8 Ways You Can Improve Your Mental Health Today

One in five adults in the U.S. experienced a mental illness in 2010. So perhaps it’s not surprising that there is an unprecedented number of ads on TV for drugs that will supposedly treat depression and other mental disorders, albeit with several, physically debilitating side effects. But effective, drug-free ways to improve your mental health do exist and are encouraged by both traditional and alternative medical practitioners. Here are eight for you to consider. We didn’t include yoga only because we found a much more fun activity to wrap up the list.

  1. Exercise:

    Regular, physical exercise, be it a daily 20-minute walk or a three-times-a-week routine with weights at the gym, is good for your mind as well as your body. Exercise can cause your body to release small, protein molecules called endorphins, which relieve pain, reduce stress, and, according to some scientists, combat depression. When it comes to exercise, it’s important to choose an activity you actually enjoy. Bouncing up and down on a trampoline, doing aerobics to club music, or just taking the stairs instead of an elevator are all beneficial activities for both your body and your mind.

  2. Change your diet:

    We’ll be honest; we love pizza and cookies as much as the next person. But studies show that adults as well as children and teenagers are susceptible to more serious symptoms of mental illness if their diet consists of junk food and is lacking in nutrients. Healthier food choices, including grape juice, berries, and walnuts, have a beneficial effect on the human brain, improving cognitive and motor skills, as well as mood. You don’t necessarily have to give up your favorite takeout pizza; just make an effort to include more fresh fruits and vegetables in your daily meals. A good diet also helps your physique, which in turn can boost a healthy self-image.

  3. Art therapy:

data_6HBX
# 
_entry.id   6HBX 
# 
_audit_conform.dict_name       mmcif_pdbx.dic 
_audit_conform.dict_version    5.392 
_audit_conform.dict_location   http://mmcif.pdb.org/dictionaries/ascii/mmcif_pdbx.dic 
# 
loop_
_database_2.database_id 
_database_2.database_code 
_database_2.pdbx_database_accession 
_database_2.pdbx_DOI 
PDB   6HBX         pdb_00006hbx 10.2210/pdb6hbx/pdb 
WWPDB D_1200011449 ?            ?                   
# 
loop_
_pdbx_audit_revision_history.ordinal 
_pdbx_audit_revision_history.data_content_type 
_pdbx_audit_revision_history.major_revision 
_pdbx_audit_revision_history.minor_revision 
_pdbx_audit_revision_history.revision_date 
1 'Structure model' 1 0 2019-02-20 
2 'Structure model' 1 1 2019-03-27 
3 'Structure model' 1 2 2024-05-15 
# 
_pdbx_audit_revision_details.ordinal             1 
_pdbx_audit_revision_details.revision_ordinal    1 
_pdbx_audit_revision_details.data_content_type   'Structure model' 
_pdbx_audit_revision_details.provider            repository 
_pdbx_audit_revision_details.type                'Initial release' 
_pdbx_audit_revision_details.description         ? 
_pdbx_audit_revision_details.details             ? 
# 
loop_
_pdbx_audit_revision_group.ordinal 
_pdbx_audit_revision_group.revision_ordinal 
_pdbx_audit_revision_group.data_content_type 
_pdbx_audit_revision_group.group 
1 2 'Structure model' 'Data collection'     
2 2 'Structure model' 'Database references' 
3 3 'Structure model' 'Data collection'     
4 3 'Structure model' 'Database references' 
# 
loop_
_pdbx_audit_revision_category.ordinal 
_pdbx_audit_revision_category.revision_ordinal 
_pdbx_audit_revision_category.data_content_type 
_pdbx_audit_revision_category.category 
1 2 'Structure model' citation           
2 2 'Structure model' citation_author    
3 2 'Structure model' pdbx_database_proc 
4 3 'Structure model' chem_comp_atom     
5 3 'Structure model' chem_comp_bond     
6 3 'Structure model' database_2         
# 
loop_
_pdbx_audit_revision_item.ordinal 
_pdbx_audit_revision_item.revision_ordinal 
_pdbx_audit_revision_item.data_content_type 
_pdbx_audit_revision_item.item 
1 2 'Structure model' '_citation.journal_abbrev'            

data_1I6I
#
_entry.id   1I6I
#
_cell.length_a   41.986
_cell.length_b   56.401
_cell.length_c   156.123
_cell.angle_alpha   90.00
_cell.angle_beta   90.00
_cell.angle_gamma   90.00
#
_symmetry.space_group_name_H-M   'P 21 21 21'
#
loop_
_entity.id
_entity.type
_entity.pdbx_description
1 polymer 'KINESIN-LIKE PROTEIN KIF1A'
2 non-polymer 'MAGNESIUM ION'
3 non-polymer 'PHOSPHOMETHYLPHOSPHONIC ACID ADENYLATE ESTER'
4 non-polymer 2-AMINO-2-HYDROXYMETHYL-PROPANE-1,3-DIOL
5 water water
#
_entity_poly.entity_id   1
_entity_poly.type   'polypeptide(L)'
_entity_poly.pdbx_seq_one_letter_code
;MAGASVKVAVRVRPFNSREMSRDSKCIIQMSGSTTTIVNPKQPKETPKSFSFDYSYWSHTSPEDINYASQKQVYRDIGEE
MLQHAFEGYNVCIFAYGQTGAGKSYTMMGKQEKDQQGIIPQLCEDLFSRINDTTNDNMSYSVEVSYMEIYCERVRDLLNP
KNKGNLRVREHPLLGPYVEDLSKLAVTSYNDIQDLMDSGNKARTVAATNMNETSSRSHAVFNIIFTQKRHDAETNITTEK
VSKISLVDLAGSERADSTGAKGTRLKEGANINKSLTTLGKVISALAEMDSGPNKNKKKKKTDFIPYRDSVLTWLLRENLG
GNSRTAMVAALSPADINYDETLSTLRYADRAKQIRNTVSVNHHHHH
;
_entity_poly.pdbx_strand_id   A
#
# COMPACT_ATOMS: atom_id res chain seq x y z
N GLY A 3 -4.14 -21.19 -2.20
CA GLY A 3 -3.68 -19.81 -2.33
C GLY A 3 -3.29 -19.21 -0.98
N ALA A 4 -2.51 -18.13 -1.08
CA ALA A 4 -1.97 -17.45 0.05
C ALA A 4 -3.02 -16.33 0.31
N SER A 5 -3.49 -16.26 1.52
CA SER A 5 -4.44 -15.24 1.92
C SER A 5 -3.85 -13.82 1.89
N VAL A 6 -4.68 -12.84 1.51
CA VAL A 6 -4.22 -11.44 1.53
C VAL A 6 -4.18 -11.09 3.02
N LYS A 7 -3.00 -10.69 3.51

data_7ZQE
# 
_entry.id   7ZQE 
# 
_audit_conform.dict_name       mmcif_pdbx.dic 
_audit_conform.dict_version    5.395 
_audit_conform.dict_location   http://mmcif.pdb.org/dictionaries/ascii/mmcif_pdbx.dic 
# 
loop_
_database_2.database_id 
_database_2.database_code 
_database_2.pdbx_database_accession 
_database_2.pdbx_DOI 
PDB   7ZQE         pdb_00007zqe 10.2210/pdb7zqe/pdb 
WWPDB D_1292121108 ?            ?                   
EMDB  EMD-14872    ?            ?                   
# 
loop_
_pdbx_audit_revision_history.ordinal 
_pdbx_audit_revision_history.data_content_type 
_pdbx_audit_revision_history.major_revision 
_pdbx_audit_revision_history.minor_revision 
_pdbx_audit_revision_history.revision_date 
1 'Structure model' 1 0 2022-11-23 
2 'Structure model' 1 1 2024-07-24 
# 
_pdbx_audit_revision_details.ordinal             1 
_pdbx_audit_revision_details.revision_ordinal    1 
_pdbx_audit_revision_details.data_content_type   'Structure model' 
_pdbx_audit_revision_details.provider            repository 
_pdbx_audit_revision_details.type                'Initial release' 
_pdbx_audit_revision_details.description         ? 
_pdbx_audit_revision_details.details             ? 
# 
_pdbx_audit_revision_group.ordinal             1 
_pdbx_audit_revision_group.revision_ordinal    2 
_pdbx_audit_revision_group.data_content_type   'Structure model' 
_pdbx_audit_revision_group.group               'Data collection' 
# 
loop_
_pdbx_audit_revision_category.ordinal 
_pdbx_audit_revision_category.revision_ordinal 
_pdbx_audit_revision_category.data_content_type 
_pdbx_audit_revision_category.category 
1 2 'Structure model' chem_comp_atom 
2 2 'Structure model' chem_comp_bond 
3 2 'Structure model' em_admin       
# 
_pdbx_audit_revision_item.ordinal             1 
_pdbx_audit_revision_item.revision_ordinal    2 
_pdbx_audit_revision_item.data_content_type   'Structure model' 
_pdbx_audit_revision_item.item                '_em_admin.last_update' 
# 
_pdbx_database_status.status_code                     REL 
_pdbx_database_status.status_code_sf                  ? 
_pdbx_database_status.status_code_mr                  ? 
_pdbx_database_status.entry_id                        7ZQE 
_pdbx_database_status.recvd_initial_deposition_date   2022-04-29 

Art therapy encompasses a lot of different activities and doesn’t necessarily need to involve a professional therapist guiding you as you paint a picture or shape a sculpture. Taking time out of your week to get crafty with glue, glitter, paint, or crayons allows you to slow down almost as if you were meditating and to express your inner emotions, both

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    negative and positive, creatively and therapeutically. Art therapy is used by professionals to help alleviate pain, anxiety, and tension, and to treat patients with mental disorders, including post traumatic stress disorder (PTSD).

  4. Music therapy:

    “Music hath charms to sooth the savage breast” may sound like a cliché, but The American Therapy Association reports that the benefits of listening to or playing music, alone or in a group, include reduced muscle tension, decreased anxiety and agitation, increased verbalization and motivation, and improved self-image and self-esteem. Try taking 15 minutes out of each day to sit still and listen to a few songs on your iPod without reading or distracting yourself some other way. Or buy yourself a harmonica with a few different reeds and play along with some of your favorite records. If you’re feeling a little more ambitious, remember: it’s never too late to start piano, guitar, or drum lessons.

  5. Magnesium:

    Magnesium is a mineral the body needs to produce protein and energy, grow and support bones, and contract and relax muscles. Symptoms of depression, including headaches, restlessness, and suicidal thoughts, may be related to a magnesium deficiency. To make up for a deficiency, try including more magnesium rich foods in your daily diet, including sesame seeds, almonds, and cashews, as well as black beans and leafy greens. Magnesium can also be taken as a supplement.

  6. Acupuncture:

    Alternative healthcare continues to gain acceptance among traditional medical practitioners, as Americans look for treatments less intrusive and less dependent on drugs. Research has found that acupuncture, which involves inserting thin needles into very specific points in the skin, triggers the release of neurotransmitters that alter a person’s mood for the better. Acupuncturists believe that over time, acupuncture can even treat the root causes of more serious mental disorders.

  7. Meditation:

    While formal, physically demanding forms of meditation do exist, all you really need to experience its benefits is a quiet place and the willingness to relax your breathing and focus your attention on something specific. You’ll also have to discipline yourself to observe and not be scared by the amount of “chatter” that goes on in your head when you try to sit still for a short while. Fifteen minutes a day of meditation can greatly reduce stress and anxiety and increase your well being and longevity.

  8. Sex:

    Relationships aren’t easy, but over time, they can help offset the day-to-day stress and anxiety of life. So if you have a partner, and you two are having sex, then have it more often! Having sex releases feel-good hormones, including (you guessed it) endorphins and oxytocin, also known as the “cuddle hormone.” For additional mental health benefits, you might even consider spontaneously belting out a song after sex, so long as your partner doesn’t find your voice and sentiment too obnoxious.